Skip to content

Jeff Sutherland

Twice the Energy with Half the Stress

Good Guys in Medicine: John Halamka


His goal: Computerized patient records

By Michele Kurtz, Globe Correspondent August 24, 2004

A few years ago, Dr. John Halamka’s grandmother died and his quest to computerize medical records became personal.

Halamka had pressed for electronic medical records years earlier and won awards for developing cutting-edge technology for CareGroup, which includes Beth Israel Deaconess Medical Center. But when his grandmother died, in part, he believed, from a medical error, he became even more driven to hasten the day when every patient’s health records are available on a computer, able to be accessed by doctors anywhere.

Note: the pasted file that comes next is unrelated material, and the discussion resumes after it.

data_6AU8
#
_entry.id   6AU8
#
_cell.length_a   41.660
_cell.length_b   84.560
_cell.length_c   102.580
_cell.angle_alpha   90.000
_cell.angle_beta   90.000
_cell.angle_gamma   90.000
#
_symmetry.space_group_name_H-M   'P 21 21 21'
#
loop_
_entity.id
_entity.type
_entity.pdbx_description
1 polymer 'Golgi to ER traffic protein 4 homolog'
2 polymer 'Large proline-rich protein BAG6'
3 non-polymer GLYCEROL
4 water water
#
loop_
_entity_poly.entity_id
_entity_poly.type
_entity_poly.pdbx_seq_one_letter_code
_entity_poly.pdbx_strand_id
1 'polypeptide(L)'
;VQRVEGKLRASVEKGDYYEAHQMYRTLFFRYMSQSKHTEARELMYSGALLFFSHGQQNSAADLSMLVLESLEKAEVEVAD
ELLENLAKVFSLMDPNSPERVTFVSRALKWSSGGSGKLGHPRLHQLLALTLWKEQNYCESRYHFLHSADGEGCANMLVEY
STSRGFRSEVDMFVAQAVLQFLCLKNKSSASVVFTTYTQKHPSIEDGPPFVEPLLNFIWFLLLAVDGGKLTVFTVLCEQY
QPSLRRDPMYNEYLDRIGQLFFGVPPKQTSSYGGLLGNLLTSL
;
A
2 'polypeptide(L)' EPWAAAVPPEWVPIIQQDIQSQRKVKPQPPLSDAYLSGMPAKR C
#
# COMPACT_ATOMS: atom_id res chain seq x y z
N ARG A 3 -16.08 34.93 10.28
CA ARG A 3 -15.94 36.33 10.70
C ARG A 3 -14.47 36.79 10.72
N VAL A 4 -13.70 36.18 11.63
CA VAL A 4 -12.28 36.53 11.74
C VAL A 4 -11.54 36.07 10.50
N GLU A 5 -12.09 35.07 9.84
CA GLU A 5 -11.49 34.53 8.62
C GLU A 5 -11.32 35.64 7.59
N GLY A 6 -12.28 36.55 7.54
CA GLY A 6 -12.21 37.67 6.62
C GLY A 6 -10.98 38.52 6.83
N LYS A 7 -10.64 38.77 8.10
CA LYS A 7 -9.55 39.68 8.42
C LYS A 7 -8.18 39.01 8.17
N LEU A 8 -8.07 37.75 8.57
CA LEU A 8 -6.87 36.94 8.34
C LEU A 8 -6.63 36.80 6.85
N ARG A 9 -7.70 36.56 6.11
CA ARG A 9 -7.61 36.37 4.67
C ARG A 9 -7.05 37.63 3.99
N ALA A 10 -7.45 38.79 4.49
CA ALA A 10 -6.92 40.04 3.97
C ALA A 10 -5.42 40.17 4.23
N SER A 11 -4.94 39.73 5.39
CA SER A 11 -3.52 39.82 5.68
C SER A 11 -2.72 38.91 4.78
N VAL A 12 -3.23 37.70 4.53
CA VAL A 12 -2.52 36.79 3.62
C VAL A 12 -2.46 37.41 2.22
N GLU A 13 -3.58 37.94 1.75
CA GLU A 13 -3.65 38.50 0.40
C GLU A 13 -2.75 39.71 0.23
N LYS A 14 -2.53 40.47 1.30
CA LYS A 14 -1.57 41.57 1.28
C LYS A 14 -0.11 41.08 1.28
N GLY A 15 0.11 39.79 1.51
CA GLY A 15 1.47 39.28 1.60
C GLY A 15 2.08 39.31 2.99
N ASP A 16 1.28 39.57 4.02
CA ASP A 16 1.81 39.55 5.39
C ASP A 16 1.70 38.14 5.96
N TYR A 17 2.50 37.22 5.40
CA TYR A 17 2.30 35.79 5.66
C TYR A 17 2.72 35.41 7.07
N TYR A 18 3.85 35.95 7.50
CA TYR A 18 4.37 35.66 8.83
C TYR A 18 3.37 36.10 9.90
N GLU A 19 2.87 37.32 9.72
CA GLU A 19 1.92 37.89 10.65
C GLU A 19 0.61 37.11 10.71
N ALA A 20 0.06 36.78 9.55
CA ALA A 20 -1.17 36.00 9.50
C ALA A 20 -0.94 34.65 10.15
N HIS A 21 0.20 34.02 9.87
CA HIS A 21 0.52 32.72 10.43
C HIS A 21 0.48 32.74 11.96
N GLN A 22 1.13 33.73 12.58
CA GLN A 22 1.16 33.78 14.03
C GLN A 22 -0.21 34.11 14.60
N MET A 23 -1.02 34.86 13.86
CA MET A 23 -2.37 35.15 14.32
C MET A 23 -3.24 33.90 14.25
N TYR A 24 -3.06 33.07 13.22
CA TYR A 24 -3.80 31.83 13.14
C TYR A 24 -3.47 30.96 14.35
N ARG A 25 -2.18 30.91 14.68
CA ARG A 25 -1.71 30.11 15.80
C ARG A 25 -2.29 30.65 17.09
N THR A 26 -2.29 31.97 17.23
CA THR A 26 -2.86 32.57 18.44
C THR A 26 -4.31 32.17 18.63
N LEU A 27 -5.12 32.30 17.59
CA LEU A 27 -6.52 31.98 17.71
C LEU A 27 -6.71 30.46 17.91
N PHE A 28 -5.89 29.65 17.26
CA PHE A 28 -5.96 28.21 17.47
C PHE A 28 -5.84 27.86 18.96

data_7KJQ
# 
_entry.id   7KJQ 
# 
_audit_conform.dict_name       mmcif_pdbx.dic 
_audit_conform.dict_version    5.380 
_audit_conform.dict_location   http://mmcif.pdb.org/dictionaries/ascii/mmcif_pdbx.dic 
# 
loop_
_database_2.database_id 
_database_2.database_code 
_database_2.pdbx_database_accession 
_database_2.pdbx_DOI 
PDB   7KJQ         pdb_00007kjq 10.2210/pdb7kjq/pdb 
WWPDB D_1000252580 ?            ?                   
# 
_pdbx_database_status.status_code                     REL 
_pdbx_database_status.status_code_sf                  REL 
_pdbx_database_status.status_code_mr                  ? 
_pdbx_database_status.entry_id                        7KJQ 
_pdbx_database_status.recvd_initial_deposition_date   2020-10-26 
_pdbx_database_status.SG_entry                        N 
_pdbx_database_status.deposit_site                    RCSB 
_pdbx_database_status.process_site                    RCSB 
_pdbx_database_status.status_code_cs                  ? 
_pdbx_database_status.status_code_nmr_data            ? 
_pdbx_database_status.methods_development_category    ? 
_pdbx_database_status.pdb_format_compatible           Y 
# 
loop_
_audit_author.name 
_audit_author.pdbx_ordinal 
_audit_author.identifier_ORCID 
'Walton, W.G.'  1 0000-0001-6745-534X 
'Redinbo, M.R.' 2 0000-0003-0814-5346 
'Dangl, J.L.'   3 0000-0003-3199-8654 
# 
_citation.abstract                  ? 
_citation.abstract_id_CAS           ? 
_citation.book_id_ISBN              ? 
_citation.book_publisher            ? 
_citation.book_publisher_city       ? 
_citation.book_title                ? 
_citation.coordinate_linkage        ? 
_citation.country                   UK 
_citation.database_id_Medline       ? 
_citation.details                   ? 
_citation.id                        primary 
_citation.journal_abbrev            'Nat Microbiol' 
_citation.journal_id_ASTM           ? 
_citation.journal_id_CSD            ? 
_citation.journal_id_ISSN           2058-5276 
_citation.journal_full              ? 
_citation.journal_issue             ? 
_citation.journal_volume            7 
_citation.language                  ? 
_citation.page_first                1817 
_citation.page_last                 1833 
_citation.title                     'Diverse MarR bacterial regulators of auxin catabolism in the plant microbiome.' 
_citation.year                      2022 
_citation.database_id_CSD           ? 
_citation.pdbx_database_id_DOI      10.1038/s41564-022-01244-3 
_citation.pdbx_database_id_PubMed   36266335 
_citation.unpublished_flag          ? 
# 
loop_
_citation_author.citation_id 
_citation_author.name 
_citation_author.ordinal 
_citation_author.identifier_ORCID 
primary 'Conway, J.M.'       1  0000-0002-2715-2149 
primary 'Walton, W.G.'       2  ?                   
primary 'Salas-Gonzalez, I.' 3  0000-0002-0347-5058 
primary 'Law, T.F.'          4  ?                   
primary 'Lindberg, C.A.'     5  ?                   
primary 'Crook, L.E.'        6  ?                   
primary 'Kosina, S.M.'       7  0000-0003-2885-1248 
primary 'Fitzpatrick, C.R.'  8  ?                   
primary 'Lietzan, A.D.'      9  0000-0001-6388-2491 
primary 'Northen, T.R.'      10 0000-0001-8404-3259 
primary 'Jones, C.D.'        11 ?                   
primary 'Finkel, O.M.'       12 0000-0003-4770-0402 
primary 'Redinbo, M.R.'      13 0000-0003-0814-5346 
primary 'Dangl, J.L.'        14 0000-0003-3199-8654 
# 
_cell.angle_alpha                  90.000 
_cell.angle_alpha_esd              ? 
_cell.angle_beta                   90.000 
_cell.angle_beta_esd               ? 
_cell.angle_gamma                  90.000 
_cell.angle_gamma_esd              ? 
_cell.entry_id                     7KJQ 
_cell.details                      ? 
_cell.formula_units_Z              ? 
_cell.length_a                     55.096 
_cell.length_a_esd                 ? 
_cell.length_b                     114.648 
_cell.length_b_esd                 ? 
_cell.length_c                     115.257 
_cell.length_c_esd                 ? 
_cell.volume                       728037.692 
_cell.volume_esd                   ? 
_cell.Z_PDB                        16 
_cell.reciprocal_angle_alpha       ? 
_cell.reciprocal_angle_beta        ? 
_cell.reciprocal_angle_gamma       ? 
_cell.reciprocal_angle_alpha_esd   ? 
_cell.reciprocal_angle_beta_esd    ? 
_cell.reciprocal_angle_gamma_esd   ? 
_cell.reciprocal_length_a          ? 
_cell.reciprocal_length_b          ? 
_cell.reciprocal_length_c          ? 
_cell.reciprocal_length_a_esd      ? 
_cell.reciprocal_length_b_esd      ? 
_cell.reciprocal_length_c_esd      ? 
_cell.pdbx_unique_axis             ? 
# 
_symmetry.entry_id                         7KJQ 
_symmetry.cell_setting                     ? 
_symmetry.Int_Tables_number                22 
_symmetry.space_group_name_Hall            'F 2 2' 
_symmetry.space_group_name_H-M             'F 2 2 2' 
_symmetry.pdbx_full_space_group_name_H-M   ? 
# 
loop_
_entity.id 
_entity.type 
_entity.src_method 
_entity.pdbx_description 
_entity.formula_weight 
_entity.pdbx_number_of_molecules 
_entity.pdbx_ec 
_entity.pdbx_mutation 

Now, Halamka, the 42-year-old chief information officer of CareGroup and a former emergency room physician, is helping to shape federal discussions about how to move hospitals and doctors away from pen and paper, and to link health records nationwide — overhauls that proponents say would save money and reduce medical mistakes. Researchers have estimated that there are anywhere from 98,000 to 195,000 preventable deaths each year because of medical errors.

“That would be like a 747 crashing every single day, killing everybody on board,” Halamka said.

A fuller record of Halamka’s grandmother’s past treatment might have saved her life, he said. At the time, a doctor in rural Wisconsin did not know she was already taking steroids for her arthritis and prescribed a powerful form of ibuprofen. The combination, Halamka said, caused a bleeding ulcer. His grandmother’s blood pressure dropped and she had a terminal stroke.

“It’s hard in medicine to keep track of best practices and drug interactions,” Halamka said. “But, today, if you tried to do that in our system, it wouldn’t let you.”